As for your logic diagram (with the awesome graphical editor program) I didnt have too much time to look at it, but again I am not sure what it is. Are you trying to make a pin grid? Such as how a keyboard works?
              Fusion Brain Version 6 Released!
              1.9in x 2.9in -- 47mm x 73mm
              30 Digital Outputs -- Directly drive a relay
              15 Analogue Inputs -- Read sensors like temperature, light, distance, acceleration, and more
              Buy now in the MP3Car.com Store

              Comment


              • #8
                I am almost certain I know a name for what this is (parallel binary input to parallel bcd output type thing) but knowing it and remembering it are different things Funny how the brain works. I will get out my logic books and draw up a truth table. Something obvious should jump out at me then.
                Fusion Brain Version 6 Released!
                1.9in x 2.9in -- 47mm x 73mm
                30 Digital Outputs -- Directly drive a relay
                15 Analogue Inputs -- Read sensors like temperature, light, distance, acceleration, and more
                Buy now in the MP3Car.com Store

                Comment


                • #9
                  Well the way I had it there in that drawing the green line is voltage available to go through the switch, through the red lines to each of the black lines going to the input bits. So yeah, kind of like a keyboard grid. I chose the connections to the bit-lines (red circles on black lines) based on the DAC.xls values I have on sheet 2 (starting at seven with with input 32 (3 LSB lines) and incrementing up to 255 by 8 at input 1 (every line,MSB through LSB). To increment by 8 I just used the 5 most significant bit-lines and tied the 3 least significant bit-lines together, the LSB line would be turned on with every switch, basically biasing everything up by 3 bits. The problem is that I can't daisy chain the bit-line connection, each connection has to be connected individually to the switch output, and diode isolated, so that one switch doesn't avalanch the whole thing on. So, more lines for each switch output and a bunch of diodes maybe.

                  I originally wanted to stay away from the type of DAC you recommended because I dont understand how it write-enables and what CS is for, I did figure I could select one DAC the way you recommended. What kept me looking (AD7801) was a desire for a datasheet with a really good application diagram for 5V. And I'm still looking for a good explaination on how to set the control inputs (as I mentioned above). The cascading opamps in the application info (page 8) of the TLC7528, seems complicated. I wish I could find one with the simplicity of DAC0800 (no control inputs) that works with 5V.

                  I'll try to get a better drawing of what I'm thinking of (with new corrections) up soon.
                  It's been a while...

                  Comment


                  • #10
                    Save you some time, what about this: http://www.datasheetcatalog.org/data.../243043_DS.pdf

                    Speaking about keyboards, might as well use an actual keyboard IC or other key matrix. That linked one works for 20 inputs. I am sure they make them up more bits.
                    Fusion Brain Version 6 Released!
                    1.9in x 2.9in -- 47mm x 73mm
                    30 Digital Outputs -- Directly drive a relay
                    15 Analogue Inputs -- Read sensors like temperature, light, distance, acceleration, and more
                    Buy now in the MP3Car.com Store

                    Comment


                    • #11
                      Nice! Thanks for the lesson. That should help things out a lot.
                      It's been a while...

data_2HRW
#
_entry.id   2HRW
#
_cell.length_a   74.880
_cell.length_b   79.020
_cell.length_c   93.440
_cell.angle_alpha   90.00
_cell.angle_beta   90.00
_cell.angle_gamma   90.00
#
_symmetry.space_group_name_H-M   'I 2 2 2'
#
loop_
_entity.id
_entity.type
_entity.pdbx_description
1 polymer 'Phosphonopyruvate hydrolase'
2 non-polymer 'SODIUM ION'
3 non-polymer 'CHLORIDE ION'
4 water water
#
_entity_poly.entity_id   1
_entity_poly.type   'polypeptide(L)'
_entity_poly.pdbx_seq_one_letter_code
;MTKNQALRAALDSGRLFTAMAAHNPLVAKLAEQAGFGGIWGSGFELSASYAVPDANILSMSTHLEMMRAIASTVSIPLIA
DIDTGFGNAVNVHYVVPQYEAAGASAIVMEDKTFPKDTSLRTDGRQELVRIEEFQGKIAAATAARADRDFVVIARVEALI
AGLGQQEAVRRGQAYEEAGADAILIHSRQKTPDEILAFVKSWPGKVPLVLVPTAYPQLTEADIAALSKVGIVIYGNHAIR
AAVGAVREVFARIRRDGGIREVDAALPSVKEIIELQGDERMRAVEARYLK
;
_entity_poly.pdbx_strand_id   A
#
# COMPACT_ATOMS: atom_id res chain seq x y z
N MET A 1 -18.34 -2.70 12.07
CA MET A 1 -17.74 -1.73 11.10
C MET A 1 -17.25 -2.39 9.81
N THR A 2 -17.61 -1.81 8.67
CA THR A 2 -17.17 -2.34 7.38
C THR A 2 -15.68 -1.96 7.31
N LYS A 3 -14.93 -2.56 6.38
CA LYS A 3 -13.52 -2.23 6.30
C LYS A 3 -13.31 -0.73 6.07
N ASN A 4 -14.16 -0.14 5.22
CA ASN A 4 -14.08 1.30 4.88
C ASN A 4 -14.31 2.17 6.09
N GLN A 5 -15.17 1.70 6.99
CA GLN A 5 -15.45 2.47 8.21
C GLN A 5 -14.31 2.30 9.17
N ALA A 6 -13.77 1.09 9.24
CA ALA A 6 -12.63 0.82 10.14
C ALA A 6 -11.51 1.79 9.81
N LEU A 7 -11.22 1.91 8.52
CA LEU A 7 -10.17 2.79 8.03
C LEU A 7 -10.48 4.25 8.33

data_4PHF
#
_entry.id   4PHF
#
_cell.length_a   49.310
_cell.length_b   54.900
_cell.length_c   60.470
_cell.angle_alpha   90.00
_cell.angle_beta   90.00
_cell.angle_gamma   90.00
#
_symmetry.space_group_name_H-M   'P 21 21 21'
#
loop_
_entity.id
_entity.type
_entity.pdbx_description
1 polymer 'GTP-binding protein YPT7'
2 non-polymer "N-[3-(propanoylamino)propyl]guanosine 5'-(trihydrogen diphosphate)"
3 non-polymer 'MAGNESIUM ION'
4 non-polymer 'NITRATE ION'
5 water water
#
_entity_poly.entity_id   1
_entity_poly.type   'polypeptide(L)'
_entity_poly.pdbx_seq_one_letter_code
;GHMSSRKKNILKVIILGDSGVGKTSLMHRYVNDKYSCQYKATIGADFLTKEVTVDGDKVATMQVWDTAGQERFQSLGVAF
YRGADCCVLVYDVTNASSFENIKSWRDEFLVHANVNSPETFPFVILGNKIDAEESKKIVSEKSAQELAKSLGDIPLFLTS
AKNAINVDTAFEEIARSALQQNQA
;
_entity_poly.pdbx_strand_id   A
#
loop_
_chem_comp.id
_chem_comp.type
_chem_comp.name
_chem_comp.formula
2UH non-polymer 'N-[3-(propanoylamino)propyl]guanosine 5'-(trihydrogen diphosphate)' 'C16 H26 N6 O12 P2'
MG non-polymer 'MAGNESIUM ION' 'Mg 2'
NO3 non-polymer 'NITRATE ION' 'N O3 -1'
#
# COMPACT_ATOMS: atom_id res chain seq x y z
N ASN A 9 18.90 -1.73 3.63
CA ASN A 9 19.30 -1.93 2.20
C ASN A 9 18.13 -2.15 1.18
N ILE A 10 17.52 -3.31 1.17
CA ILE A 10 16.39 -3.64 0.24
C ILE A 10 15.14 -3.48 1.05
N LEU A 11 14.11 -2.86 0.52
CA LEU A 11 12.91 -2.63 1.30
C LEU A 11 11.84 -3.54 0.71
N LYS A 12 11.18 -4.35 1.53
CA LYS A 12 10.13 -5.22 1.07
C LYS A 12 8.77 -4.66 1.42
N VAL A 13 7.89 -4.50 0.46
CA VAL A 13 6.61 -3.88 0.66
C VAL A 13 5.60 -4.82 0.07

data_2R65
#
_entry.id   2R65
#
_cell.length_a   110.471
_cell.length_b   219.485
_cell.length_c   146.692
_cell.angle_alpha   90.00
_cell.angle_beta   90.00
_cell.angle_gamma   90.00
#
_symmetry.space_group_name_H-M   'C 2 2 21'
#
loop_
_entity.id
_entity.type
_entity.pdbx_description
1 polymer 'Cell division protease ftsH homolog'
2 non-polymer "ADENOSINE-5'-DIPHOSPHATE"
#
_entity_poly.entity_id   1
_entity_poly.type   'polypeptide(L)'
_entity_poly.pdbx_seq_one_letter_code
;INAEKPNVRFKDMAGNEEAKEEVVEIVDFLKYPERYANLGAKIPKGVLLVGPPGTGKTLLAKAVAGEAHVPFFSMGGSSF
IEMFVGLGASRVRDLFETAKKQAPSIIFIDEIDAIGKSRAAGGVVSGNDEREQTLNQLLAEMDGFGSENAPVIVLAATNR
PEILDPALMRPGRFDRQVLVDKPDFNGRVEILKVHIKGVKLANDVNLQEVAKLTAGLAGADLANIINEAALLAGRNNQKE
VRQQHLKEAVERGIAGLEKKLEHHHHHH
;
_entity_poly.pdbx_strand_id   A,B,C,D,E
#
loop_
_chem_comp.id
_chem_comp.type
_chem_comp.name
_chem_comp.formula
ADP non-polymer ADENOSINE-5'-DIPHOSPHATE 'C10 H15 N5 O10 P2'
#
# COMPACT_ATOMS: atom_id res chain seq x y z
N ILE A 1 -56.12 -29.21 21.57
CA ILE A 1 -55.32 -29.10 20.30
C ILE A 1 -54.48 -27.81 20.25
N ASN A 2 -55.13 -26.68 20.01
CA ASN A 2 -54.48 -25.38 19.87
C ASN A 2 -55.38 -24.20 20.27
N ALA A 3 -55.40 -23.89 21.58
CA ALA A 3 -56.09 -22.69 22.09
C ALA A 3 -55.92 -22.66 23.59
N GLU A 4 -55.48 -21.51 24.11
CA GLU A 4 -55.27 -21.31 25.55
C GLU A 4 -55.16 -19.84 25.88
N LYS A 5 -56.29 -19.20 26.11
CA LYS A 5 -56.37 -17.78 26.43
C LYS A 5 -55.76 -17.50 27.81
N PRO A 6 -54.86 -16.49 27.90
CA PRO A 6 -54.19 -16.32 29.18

Comment


                      • #12
                        Originally posted by 2k1Toaster View Post
                        Well if you get an 8bit DAC, then you are limiting your steps to be 1/(2^8) even if you only use 32 buttons. if you scaled this up, you are scaling error with it too.

                        If you want an 8bit dac, I like this one as I have used it before on a single 5v supply: http://focus.ti.com/lit/ds/symlink/tlc7528.pdf
                        Looking at the datasheet it looks to me like it needs 10V reference for the output... I know I can't get full 5V out with a 5V reference, but close is ok with me. but it would be nice to not have to supply this thing externally (12V), but I suppose it's not a big problem. Here's what I have so far, it's mostly cut and paste from the datasheets, I haven't put some values up yet either. If I do need higher voltages, then I suppose I can go back to the DAC0800 setup.

                        If you see anything feel free to point it out, I'm learning here.

                        It's been a while...

                        Comment


                        • #13
                          For the dac use it in the mode like on page 14. Tie "Out" to 5v, AGND to 0v, and then just read out REF.

                          Single 5v. It will never go all the way to 5v, but pretty close.
                          Fusion Brain Version 6 Released!
                          1.9in x 2.9in -- 47mm x 73mm
                          30 Digital Outputs -- Directly drive a relay
                          15 Analogue Inputs -- Read sensors like temperature, light, distance, acceleration, and more
                          Buy now in the MP3Car.com Store

                          Comment


                          • #14
                            Thanks, so I guess that saves me an opamp circuit. So, so far I'm getting about 7mA;
                            DAC-4mA
                            Encoder-1.1mA
                            NAND-0.1mA
                            NOT-1.6mA
                            Resistors-0.2mA.

                            I think...

                            give or take... Can the analog input supply that? What's the limit?
                            It's been a while...

                            Comment


                            • #15
                              Yeah that is no problem. You can get 1A out of the regulator the way it is before it gets heatsink-needed hot. And that supplies everything on the board and all the sensors. The board as a whole takes almost nothing, so you have lots of room left over.
                              Fusion Brain Version 6 Released!
                              1.9in x 2.9in -- 47mm x 73mm
                              30 Digital Outputs -- Directly drive a relay
                              15 Analogue Inputs -- Read sensors like temperature, light, distance, acceleration, and more
                              Buy now in the MP3Car.com Store

                              Comment